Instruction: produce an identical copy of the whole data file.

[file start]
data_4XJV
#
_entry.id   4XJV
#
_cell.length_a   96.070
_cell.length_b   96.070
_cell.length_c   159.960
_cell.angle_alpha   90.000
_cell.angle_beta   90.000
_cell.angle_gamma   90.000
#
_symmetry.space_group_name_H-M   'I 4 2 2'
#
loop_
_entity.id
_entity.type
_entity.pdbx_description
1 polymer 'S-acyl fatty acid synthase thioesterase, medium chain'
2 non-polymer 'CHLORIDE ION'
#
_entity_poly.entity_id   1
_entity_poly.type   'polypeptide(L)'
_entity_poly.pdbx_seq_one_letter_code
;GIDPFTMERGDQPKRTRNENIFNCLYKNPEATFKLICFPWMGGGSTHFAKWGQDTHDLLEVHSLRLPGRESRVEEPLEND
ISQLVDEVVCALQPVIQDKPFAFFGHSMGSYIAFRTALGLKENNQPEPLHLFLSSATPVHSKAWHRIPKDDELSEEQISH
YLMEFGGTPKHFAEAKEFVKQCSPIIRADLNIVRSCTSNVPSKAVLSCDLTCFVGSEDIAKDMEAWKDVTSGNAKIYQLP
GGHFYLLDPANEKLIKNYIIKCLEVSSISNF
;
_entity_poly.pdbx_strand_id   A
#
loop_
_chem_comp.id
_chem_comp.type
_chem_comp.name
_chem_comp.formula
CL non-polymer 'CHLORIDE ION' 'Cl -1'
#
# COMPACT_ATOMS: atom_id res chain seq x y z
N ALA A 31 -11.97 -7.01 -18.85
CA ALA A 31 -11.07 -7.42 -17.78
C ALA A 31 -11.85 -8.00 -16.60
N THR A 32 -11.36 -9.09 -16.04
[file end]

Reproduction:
data_4XJV
#
_entry.id   4XJV
#
_cell.length_a   96.070
_cell.length_b   96.070
_cell.length_c   159.960
_cell.angle_alpha   90.000
_cell.angle_beta   90.000
_cell.angle_gamma   90.000
#
_symmetry.space_group_name_H-M   'I 4 2 2'
#
loop_
_entity.id
_entity.type
_entity.pdbx_description
1 polymer 'S-acyl fatty acid synthase thioesterase, medium chain'
2 non-polymer 'CHLORIDE ION'
#
_entity_poly.entity_id   1
_entity_poly.type   'polypeptide(L)'
_entity_poly.pdbx_seq_one_letter_code
;GIDPFTMERGDQPKRTRNENIFNCLYKNPEATFKLICFPWMGGGSTHFAKWGQDTHDLLEVHSLRLPGRESRVEEPLEND
ISQLVDEVVCALQPVIQDKPFAFFGHSMGSYIAFRTALGLKENNQPEPLHLFLSSATPVHSKAWHRIPKDDELSEEQISH
YLMEFGGTPKHFAEAKEFVKQCSPIIRADLNIVRSCTSNVPSKAVLSCDLTCFVGSEDIAKDMEAWKDVTSGNAKIYQLP
GGHFYLLDPANEKLIKNYIIKCLEVSSISNF
;
_entity_poly.pdbx_strand_id   A
#
loop_
_chem_comp.id
_chem_comp.type
_chem_comp.name
_chem_comp.formula
CL non-polymer 'CHLORIDE ION' 'Cl -1'
#
# COMPACT_ATOMS: atom_id res chain seq x y z
N ALA A 31 -11.97 -7.01 -18.85
CA ALA A 31 -11.07 -7.42 -17.78
C ALA A 31 -11.85 -8.00 -16.60
N THR A 32 -11.36 -9.09 -16.04